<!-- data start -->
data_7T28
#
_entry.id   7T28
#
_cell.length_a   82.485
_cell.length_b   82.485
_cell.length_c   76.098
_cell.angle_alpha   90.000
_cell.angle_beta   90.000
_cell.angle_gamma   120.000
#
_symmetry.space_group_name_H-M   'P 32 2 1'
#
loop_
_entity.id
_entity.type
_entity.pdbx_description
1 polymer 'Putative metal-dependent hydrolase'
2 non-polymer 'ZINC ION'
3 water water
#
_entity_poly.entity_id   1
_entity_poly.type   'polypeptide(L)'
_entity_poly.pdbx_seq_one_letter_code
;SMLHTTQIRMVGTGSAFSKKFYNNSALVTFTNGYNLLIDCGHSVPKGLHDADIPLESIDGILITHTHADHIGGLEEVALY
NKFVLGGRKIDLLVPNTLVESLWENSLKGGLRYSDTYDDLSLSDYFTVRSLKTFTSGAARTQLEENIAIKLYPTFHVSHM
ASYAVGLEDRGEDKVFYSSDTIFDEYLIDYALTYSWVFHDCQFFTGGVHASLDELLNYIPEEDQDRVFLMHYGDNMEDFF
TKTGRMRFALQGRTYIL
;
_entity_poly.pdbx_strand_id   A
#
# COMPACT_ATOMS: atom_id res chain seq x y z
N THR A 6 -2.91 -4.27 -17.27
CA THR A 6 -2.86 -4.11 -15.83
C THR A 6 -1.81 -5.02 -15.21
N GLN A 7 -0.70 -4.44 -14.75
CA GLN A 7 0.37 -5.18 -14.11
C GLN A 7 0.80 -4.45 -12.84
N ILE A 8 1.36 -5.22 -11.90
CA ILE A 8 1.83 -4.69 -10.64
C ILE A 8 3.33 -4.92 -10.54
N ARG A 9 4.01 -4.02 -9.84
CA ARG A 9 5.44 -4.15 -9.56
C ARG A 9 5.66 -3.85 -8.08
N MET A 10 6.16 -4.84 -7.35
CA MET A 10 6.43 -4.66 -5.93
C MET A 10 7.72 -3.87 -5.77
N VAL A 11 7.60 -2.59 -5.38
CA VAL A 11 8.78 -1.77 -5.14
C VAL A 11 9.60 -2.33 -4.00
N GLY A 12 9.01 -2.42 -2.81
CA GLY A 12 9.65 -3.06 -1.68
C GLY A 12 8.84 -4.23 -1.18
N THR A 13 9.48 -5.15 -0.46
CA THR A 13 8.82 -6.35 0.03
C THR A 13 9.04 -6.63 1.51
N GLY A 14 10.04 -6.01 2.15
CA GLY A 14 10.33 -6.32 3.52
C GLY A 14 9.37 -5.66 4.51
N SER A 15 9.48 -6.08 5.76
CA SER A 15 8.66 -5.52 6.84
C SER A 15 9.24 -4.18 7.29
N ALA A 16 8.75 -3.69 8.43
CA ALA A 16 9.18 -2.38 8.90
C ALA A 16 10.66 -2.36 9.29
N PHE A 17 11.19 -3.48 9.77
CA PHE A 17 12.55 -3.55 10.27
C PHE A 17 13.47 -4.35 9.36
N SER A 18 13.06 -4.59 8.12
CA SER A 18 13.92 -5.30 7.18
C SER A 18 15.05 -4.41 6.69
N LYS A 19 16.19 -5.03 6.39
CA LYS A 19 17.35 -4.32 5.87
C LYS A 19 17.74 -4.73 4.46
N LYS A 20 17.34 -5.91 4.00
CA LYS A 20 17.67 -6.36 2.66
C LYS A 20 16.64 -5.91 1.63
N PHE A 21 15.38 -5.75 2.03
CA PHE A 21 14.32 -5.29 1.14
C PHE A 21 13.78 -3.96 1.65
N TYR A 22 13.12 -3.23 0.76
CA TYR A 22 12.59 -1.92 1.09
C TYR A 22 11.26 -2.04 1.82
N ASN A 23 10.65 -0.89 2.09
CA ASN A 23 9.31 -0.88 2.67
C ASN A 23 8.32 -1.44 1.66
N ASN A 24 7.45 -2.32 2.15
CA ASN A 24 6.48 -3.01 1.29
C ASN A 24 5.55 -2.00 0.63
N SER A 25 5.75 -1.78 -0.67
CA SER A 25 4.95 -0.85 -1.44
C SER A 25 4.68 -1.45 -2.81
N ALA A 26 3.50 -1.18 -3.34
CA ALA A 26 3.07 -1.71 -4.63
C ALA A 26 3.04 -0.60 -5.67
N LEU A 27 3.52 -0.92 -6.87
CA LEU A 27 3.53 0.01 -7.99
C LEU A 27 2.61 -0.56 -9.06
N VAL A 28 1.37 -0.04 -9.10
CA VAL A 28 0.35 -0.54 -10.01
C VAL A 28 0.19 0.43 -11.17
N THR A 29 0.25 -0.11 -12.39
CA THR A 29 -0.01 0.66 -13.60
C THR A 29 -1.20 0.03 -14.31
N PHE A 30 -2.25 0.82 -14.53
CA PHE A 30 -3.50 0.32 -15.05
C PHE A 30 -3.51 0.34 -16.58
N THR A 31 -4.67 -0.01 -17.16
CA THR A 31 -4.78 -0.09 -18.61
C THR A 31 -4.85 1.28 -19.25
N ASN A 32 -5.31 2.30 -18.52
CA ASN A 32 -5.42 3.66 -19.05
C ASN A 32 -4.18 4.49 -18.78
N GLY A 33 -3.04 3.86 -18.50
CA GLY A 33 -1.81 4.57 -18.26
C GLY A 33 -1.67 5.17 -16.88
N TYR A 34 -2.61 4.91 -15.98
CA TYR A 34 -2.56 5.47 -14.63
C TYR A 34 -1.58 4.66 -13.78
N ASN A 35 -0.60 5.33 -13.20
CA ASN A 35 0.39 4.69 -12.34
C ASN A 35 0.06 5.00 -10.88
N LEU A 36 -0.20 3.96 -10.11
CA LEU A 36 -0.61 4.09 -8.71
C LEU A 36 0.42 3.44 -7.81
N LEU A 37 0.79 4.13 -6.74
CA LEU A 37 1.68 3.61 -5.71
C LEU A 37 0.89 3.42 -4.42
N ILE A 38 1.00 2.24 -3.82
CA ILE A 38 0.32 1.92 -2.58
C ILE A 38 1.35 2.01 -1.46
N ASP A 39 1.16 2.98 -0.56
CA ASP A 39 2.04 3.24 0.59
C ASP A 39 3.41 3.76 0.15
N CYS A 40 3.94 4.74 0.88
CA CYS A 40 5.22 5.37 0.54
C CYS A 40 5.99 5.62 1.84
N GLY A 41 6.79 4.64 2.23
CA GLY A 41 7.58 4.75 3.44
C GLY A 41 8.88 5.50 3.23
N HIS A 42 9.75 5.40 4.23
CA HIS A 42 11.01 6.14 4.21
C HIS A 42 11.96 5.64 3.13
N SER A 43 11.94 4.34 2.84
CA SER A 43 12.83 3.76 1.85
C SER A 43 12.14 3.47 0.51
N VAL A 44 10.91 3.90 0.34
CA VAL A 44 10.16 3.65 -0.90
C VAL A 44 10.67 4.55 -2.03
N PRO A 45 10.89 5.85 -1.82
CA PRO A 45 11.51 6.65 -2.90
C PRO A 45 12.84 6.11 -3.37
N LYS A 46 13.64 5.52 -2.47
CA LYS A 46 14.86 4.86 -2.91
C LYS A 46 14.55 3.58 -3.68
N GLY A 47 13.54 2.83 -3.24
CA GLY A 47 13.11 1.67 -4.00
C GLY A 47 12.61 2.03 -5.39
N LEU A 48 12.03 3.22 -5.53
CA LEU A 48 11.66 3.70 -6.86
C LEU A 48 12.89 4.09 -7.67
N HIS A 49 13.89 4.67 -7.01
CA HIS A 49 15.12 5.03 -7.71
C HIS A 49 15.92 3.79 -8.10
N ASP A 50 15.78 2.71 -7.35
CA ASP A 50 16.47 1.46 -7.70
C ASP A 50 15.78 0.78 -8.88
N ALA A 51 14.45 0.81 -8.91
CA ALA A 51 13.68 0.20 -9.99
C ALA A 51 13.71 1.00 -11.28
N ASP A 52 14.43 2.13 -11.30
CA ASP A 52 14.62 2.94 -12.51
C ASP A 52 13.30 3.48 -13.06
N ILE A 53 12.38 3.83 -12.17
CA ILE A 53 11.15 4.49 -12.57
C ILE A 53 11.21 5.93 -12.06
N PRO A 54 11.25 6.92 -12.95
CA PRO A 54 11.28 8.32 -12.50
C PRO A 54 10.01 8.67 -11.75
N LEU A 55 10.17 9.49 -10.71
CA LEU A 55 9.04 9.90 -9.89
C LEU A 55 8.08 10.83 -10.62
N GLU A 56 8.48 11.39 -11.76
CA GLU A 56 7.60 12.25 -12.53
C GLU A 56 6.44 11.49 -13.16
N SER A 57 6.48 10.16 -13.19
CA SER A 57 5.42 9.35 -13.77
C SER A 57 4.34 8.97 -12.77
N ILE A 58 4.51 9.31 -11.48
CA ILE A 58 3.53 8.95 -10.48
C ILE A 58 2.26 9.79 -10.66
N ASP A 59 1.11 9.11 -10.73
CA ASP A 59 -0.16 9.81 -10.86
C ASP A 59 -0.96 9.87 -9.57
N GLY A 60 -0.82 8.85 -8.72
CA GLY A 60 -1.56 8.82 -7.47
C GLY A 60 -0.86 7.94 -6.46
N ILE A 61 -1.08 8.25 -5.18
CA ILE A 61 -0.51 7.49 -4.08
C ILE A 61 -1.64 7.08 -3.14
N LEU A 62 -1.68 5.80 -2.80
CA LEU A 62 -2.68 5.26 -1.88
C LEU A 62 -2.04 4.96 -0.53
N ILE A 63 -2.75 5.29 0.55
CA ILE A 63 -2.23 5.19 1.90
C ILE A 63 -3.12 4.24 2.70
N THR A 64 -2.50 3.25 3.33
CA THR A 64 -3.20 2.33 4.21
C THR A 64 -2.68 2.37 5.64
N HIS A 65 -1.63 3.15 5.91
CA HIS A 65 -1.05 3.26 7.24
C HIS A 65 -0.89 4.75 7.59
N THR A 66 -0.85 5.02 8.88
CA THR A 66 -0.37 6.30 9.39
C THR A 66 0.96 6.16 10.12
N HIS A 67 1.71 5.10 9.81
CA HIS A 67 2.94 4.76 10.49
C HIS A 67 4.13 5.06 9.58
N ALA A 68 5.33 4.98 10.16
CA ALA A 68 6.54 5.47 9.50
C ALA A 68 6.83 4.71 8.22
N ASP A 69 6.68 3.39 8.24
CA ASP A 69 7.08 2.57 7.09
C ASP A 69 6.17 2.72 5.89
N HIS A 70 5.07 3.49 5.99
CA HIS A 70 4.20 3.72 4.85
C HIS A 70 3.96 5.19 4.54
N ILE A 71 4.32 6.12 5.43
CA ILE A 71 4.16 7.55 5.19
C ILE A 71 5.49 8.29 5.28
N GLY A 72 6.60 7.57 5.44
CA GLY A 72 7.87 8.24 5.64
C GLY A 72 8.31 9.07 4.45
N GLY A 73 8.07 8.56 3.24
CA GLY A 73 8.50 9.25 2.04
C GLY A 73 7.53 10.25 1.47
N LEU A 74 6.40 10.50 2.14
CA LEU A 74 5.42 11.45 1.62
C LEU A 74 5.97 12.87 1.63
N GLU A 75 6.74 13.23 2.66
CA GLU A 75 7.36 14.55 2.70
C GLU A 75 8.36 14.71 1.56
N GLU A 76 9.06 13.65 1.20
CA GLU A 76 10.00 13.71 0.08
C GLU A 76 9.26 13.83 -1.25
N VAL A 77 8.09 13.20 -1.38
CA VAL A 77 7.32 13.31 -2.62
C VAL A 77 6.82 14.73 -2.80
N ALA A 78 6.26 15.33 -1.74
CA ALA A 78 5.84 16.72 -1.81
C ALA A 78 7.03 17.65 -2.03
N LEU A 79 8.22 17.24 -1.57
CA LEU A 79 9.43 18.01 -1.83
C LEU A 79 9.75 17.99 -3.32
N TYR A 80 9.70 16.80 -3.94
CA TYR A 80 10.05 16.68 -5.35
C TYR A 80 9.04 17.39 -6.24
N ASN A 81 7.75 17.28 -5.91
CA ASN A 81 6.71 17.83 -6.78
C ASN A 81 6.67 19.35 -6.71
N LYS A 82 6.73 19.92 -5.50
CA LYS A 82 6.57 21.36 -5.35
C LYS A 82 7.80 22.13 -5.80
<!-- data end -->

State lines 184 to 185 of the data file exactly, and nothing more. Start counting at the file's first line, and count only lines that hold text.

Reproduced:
CA GLU A 56 7.60 12.25 -12.53
C GLU A 56 6.44 11.49 -13.16